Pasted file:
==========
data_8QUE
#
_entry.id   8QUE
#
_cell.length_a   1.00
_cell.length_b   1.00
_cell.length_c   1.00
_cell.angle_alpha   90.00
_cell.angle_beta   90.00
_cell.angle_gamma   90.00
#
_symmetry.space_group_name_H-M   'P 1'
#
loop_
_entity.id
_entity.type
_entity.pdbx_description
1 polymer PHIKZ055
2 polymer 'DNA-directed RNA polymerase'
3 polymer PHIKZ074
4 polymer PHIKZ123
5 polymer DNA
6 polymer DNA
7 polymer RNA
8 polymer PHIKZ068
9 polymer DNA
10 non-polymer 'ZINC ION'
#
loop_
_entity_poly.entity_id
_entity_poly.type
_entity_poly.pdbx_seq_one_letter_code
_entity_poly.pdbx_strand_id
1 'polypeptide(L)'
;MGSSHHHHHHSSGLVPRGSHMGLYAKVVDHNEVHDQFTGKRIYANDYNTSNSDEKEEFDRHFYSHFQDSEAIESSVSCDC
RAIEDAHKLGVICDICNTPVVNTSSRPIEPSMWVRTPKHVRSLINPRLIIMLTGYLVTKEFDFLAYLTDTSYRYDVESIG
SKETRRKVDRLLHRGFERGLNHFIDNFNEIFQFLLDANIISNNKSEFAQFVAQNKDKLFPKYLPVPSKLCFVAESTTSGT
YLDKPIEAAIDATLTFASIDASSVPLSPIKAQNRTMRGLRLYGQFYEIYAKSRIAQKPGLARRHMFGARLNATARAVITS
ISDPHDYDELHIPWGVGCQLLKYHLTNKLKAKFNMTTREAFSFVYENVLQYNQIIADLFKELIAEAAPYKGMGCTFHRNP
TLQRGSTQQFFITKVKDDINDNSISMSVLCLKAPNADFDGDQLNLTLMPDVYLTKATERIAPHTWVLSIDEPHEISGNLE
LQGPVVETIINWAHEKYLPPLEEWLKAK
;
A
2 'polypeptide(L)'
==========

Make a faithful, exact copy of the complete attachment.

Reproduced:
data_8QUE
#
_entry.id   8QUE
#
_cell.length_a   1.00
_cell.length_b   1.00
_cell.length_c   1.00
_cell.angle_alpha   90.00
_cell.angle_beta   90.00
_cell.angle_gamma   90.00
#
_symmetry.space_group_name_H-M   'P 1'
#
loop_
_entity.id
_entity.type
_entity.pdbx_description
1 polymer PHIKZ055
2 polymer 'DNA-directed RNA polymerase'
3 polymer PHIKZ074
4 polymer PHIKZ123
5 polymer DNA
6 polymer DNA
7 polymer RNA
8 polymer PHIKZ068
9 polymer DNA
10 non-polymer 'ZINC ION'
#
loop_
_entity_poly.entity_id
_entity_poly.type
_entity_poly.pdbx_seq_one_letter_code
_entity_poly.pdbx_strand_id
1 'polypeptide(L)'
;MGSSHHHHHHSSGLVPRGSHMGLYAKVVDHNEVHDQFTGKRIYANDYNTSNSDEKEEFDRHFYSHFQDSEAIESSVSCDC
RAIEDAHKLGVICDICNTPVVNTSSRPIEPSMWVRTPKHVRSLINPRLIIMLTGYLVTKEFDFLAYLTDTSYRYDVESIG
SKETRRKVDRLLHRGFERGLNHFIDNFNEIFQFLLDANIISNNKSEFAQFVAQNKDKLFPKYLPVPSKLCFVAESTTSGT
YLDKPIEAAIDATLTFASIDASSVPLSPIKAQNRTMRGLRLYGQFYEIYAKSRIAQKPGLARRHMFGARLNATARAVITS
ISDPHDYDELHIPWGVGCQLLKYHLTNKLKAKFNMTTREAFSFVYENVLQYNQIIADLFKELIAEAAPYKGMGCTFHRNP
TLQRGSTQQFFITKVKDDINDNSISMSVLCLKAPNADFDGDQLNLTLMPDVYLTKATERIAPHTWVLSIDEPHEISGNLE
LQGPVVETIINWAHEKYLPPLEEWLKAK
;
A
2 'polypeptide(L)'